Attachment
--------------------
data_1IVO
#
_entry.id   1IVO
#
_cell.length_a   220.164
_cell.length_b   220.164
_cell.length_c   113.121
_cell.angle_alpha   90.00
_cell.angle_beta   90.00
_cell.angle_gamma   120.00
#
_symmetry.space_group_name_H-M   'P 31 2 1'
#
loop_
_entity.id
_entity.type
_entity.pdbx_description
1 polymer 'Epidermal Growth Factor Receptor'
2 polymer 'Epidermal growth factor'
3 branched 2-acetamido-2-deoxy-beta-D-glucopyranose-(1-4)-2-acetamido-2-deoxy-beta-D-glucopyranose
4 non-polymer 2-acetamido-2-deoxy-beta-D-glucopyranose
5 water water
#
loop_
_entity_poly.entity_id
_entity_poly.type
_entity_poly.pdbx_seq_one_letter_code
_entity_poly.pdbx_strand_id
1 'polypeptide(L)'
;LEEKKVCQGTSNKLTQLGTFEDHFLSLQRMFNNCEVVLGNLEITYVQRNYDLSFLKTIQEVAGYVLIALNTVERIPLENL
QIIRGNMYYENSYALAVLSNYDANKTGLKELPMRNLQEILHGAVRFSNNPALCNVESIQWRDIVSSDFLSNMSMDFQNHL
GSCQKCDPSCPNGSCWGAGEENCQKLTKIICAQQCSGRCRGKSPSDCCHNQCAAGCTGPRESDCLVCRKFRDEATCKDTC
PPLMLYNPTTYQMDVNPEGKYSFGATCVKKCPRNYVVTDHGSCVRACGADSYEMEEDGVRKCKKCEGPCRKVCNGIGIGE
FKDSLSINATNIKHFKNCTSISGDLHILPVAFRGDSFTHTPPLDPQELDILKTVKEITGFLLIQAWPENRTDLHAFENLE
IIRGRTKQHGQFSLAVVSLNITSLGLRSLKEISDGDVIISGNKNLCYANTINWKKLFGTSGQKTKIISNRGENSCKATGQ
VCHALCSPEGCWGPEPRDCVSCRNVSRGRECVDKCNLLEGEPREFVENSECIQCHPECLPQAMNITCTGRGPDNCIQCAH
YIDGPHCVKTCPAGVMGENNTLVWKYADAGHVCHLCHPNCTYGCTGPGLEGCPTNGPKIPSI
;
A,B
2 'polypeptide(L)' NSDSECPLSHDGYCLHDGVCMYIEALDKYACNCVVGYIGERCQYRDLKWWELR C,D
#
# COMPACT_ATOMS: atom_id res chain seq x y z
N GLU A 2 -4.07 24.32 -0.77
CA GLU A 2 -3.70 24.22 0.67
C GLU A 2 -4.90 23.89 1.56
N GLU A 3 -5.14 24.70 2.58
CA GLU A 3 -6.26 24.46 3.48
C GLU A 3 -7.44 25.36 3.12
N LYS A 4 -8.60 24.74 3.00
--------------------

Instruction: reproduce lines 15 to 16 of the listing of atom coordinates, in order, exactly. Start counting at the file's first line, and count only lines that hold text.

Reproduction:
_entity.id
_entity.type